FINANCE

Bridge institution to assume liabilities of scandal-ridden Lime funds

  • Published : Aug 2, 2020 - 13:49
  • Updated : Aug 2, 2020 - 16:39
Lime Asset Management CEO Won Jong-jun appears at the Seoul Southern District Court on July 14 to have his arrest warrant reviewed. (Yonhap)
South Korea is looking to launch a bridge institution to take over all the assets, as well as the liabilities, of the scandal-ridden hedge fund Lime Asset Management and ensure that its end-investors can retrieve their investments as planned.

A group of 20 financial institutions -- involved in selling hedge funds of Lime -- named Kang Min-ho, former chief risk officer of Hanwha Investment & Securities for a two-year term -- as head of the new bridge institution with 5 billion won ($4.2 million) in starting capital.

A bridge institution refers to a financial entity tasked with the acquisition of an insolvent financial institution’s assets to avoid systemic financial risks and ensure its commitment to consumers.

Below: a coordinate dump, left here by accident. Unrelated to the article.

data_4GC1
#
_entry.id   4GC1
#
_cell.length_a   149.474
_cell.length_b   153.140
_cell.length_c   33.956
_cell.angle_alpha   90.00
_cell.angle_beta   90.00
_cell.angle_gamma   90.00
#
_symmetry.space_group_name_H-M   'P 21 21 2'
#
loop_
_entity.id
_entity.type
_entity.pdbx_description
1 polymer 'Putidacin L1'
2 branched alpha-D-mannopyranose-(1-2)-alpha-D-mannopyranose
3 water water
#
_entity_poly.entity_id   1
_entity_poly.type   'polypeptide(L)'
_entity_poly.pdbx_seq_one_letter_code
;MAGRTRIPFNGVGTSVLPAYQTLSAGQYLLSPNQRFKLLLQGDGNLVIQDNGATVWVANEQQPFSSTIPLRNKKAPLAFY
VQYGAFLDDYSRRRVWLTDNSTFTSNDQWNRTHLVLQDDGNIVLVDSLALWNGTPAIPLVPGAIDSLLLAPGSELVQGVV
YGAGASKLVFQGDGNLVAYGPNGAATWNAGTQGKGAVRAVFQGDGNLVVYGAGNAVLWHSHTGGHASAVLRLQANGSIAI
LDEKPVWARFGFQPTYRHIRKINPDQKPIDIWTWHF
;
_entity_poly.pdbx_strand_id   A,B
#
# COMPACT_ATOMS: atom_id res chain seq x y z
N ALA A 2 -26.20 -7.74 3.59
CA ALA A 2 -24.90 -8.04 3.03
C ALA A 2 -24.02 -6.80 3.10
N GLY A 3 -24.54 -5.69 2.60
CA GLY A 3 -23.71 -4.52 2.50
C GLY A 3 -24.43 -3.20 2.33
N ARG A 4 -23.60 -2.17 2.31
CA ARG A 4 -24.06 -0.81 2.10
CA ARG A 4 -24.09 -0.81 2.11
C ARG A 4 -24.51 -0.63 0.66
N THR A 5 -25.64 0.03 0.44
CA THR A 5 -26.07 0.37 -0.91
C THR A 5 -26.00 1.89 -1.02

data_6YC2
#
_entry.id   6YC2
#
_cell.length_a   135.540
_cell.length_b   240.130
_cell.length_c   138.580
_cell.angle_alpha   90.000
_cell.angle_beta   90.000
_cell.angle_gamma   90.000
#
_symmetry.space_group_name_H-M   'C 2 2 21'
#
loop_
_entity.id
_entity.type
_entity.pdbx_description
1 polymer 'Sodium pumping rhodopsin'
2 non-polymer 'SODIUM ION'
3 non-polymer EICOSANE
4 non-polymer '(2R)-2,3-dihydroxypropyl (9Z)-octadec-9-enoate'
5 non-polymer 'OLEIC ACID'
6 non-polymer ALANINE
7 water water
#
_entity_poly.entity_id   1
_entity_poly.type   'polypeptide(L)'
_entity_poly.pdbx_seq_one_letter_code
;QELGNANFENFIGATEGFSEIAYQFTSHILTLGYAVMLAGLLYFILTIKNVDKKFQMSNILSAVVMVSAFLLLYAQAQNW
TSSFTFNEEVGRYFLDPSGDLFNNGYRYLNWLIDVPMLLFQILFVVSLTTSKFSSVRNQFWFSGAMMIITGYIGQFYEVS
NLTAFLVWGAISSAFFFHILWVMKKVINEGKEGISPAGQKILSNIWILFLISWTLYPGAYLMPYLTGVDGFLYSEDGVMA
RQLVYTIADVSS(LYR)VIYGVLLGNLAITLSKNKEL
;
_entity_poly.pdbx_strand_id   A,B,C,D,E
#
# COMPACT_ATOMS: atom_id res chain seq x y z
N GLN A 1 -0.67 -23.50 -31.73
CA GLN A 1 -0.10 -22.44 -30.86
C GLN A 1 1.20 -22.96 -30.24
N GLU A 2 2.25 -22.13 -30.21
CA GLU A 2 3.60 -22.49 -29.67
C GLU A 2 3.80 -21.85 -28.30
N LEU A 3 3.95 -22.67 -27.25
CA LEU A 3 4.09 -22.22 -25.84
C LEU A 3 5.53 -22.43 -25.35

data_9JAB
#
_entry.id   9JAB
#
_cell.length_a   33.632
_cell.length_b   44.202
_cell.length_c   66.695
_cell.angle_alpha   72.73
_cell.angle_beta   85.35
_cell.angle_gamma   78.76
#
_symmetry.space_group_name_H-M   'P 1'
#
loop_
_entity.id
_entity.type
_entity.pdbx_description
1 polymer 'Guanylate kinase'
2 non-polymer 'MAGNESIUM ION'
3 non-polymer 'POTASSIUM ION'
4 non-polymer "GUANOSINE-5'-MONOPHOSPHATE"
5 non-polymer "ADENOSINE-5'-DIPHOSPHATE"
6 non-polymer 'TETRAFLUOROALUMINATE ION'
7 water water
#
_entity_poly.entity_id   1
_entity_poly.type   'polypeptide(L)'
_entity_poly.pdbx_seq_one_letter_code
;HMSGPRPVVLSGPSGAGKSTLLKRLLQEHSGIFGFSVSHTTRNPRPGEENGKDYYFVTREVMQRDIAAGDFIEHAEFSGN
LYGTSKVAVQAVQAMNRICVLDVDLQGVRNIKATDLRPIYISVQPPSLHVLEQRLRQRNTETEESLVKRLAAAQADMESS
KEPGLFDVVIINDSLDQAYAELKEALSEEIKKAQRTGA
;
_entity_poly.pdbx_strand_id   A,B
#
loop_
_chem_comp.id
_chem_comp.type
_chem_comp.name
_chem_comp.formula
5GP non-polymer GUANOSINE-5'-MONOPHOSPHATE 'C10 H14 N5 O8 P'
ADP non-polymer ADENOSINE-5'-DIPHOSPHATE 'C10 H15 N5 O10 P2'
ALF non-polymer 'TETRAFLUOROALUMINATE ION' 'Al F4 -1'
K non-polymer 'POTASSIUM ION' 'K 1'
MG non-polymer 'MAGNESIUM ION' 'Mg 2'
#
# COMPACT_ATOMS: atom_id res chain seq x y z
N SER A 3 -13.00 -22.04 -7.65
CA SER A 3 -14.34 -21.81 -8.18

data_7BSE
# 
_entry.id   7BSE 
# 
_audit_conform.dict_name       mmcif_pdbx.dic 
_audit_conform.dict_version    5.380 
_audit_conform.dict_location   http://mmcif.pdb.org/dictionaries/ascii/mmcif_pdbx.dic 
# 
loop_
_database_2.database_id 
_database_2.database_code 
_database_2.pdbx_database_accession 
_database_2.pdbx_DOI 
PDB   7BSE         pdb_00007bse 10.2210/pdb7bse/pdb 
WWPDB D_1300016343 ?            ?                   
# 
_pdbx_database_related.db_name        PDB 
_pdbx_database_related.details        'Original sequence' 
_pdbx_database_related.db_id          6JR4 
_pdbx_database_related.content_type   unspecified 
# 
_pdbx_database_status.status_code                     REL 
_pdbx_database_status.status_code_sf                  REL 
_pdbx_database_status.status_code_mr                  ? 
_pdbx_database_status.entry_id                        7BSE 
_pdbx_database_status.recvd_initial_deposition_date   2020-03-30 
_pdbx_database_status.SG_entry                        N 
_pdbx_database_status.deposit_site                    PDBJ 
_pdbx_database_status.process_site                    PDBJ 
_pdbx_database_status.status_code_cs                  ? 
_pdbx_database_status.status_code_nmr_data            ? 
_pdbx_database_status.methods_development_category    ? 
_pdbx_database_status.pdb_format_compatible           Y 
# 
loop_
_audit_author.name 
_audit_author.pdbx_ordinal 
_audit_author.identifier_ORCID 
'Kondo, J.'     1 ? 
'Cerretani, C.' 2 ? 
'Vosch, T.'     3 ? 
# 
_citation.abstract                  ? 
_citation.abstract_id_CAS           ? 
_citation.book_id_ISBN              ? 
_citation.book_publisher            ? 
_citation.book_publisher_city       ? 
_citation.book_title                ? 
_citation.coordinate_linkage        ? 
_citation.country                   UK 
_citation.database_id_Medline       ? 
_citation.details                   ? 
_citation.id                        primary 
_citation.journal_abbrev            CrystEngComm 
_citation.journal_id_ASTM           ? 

The bridge institution, tentatively named Rainbow Asset Management, is expected to go through the redemption process by 2025.

The group -- composed of Shinhan Investment, Daishin Securities, Woori Bank Hana Bank and 16 other institutions -- is also expected to submit documents to register the bridge institution to the financial authorities later this week.

The news comes after Lime announced that it had frozen a combined 1.67 trillion won worth of funds that were investing in privately placed bonds, mezzanine instruments and promissory notes associated with Lime’s botched investment in trade finance funds. Its fund backers were institutional investors, prime brokers and retail investors.

Lime, once considered the largest hedge fund manager in Korea, went astray with its bungled investments, triggering an unprecedented series of fund freezes last year. The Lime managers are facing fraud allegations that they had misrepresented its funds’ track record to brokerages, which led to a series of missselling. Both Lime’s CEO Won Jong-jun and ex-chief investment officer Lee Jong-pil are currently in detention.

The Financial Supervisory Service has formed a committee to decide on revoking Lime’s license by September.

In case Lime is bankrupt following the FSS decision, its entire assets will be transferred to the new entity at the discretion of financial authorities.

By Son Ji-hyoung (consnow@heraldcorp.com)

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